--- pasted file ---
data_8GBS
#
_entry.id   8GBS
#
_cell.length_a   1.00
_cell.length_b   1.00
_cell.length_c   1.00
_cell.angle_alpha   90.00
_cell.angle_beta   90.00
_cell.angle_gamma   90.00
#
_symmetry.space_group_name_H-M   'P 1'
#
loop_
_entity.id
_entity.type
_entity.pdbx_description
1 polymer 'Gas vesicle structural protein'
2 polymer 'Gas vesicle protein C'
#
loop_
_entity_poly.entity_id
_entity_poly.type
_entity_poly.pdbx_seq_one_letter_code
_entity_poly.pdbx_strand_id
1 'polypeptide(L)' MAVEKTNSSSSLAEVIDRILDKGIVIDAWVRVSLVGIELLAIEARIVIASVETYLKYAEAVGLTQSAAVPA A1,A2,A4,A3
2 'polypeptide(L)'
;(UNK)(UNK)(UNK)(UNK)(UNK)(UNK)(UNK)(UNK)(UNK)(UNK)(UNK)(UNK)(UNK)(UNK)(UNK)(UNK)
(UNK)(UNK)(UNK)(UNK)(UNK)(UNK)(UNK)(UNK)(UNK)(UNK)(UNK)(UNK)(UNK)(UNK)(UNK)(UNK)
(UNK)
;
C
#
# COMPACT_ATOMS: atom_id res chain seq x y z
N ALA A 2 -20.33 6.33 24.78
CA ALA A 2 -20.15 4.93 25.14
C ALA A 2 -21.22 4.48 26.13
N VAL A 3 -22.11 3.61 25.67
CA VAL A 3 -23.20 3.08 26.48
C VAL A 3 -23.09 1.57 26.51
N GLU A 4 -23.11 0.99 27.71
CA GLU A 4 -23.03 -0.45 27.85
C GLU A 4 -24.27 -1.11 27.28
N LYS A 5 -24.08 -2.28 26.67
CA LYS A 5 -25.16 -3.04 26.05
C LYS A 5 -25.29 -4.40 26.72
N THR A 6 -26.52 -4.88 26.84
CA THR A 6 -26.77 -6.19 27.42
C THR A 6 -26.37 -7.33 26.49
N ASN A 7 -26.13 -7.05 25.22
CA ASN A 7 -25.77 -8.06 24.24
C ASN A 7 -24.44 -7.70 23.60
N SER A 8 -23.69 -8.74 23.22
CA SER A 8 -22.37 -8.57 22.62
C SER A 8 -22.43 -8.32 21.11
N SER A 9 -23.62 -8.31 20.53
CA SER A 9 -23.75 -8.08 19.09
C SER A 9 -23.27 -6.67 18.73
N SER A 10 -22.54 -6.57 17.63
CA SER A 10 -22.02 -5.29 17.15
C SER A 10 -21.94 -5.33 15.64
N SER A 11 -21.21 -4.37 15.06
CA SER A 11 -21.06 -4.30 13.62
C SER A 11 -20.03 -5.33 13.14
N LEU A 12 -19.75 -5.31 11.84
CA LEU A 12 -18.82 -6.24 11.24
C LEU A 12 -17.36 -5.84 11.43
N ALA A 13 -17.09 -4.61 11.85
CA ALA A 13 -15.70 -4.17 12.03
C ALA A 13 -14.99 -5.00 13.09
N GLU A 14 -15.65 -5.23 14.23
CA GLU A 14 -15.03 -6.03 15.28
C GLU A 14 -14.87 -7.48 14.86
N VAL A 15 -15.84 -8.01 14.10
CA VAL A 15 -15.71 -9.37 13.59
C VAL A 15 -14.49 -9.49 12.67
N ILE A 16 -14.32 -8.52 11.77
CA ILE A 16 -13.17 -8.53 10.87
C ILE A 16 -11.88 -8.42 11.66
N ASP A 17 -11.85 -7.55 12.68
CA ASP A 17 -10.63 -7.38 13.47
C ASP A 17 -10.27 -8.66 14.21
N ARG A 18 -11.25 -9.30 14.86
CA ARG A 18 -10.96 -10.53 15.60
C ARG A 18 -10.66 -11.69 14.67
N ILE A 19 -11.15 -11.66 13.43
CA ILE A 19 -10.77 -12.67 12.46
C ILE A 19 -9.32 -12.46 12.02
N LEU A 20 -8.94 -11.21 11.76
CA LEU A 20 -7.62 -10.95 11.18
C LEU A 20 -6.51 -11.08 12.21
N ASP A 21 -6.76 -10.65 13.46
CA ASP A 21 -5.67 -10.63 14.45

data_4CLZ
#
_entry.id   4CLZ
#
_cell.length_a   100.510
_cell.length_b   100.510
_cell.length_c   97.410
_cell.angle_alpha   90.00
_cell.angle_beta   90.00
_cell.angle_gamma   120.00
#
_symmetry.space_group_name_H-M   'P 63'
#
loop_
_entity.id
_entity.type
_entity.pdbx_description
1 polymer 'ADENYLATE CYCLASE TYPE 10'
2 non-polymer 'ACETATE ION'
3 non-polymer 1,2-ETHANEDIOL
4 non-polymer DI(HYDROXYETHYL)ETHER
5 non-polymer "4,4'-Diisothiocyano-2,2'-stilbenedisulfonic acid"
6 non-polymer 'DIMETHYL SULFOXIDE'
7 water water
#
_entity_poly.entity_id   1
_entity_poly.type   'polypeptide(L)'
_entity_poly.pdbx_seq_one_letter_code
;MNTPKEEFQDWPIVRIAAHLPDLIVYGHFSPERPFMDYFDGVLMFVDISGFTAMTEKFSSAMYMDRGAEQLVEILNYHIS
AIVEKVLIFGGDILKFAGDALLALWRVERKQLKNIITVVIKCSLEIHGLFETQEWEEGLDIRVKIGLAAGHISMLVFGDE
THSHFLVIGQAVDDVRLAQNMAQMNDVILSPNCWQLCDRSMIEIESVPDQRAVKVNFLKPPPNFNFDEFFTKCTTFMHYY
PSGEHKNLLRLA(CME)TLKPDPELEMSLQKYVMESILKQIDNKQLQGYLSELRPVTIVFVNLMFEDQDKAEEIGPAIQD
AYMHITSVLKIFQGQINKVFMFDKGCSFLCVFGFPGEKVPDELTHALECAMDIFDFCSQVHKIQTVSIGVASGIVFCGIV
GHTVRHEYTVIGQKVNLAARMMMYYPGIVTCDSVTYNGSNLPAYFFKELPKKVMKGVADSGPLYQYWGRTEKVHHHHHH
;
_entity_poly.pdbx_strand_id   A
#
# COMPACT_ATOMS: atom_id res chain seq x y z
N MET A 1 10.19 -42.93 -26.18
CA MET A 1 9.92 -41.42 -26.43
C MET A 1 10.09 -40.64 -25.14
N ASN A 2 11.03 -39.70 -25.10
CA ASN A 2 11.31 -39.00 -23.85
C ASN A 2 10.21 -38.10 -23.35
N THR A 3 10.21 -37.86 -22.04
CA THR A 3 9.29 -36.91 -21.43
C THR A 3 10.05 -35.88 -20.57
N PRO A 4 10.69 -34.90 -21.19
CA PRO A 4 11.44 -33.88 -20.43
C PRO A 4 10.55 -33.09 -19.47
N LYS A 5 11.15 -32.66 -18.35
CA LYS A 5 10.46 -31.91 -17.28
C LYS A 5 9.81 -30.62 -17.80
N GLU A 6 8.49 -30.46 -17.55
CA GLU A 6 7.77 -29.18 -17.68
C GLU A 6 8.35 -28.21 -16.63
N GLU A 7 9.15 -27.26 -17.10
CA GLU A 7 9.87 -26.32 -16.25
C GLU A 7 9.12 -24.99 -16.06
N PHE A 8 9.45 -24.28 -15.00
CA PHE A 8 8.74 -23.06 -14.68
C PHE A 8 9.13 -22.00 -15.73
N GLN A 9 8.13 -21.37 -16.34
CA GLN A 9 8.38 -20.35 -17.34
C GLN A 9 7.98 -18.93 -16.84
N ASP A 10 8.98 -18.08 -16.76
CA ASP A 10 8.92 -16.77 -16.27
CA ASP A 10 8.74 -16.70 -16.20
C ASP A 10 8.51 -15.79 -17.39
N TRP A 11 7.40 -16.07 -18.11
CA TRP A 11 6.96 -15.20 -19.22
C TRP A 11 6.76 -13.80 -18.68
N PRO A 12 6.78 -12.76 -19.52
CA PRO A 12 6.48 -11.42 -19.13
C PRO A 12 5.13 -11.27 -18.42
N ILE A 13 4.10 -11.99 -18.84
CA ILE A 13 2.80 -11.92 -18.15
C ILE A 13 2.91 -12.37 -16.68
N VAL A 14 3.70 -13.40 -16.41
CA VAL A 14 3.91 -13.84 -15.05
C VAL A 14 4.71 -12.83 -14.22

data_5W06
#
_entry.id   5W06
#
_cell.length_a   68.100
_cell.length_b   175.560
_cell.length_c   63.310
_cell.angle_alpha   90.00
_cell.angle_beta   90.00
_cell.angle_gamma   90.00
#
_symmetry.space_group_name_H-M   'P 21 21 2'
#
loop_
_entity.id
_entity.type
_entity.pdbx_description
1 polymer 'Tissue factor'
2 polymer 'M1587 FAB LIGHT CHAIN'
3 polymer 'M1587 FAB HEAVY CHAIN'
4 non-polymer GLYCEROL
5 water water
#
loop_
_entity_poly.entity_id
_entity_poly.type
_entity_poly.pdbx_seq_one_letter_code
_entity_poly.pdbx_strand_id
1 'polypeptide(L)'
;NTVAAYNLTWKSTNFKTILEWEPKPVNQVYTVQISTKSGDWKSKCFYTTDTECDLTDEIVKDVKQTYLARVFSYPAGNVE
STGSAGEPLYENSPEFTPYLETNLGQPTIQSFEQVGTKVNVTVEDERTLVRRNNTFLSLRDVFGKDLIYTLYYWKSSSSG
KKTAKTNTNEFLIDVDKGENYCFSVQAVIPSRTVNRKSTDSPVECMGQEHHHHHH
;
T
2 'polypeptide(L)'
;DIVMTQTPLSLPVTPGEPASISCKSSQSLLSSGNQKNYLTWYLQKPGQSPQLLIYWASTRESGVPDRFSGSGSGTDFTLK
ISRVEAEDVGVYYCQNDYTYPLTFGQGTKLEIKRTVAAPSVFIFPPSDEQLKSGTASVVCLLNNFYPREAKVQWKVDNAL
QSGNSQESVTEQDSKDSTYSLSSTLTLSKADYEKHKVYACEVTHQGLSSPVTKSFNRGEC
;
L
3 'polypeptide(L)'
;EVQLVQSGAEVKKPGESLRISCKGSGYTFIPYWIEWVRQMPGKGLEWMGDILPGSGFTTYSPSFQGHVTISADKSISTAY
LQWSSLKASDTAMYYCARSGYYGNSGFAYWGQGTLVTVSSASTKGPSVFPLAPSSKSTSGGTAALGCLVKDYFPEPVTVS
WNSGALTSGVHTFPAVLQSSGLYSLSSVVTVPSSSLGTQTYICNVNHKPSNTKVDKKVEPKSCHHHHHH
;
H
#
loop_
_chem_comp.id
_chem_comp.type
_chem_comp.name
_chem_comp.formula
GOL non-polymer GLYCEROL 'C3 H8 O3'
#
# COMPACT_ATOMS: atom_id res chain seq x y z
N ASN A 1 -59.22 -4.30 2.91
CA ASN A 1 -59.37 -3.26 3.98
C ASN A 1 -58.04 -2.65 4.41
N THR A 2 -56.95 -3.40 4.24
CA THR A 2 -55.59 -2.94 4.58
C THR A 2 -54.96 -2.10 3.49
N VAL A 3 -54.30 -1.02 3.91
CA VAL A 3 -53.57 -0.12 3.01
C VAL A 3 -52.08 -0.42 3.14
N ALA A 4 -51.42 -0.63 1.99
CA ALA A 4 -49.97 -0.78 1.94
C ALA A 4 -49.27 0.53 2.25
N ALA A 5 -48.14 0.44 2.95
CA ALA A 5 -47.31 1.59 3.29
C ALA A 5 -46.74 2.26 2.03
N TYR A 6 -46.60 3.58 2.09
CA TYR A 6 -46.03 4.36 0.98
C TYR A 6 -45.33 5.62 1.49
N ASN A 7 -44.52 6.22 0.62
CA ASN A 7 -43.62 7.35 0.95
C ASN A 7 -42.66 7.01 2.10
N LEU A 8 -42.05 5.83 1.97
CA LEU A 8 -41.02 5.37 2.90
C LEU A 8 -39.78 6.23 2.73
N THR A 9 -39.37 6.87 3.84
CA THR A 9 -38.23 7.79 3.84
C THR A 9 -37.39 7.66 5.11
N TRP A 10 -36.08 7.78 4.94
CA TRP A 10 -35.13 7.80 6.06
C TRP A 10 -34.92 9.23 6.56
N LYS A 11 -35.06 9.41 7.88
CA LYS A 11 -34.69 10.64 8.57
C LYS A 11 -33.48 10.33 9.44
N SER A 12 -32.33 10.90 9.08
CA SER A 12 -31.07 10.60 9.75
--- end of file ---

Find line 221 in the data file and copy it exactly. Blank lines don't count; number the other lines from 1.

#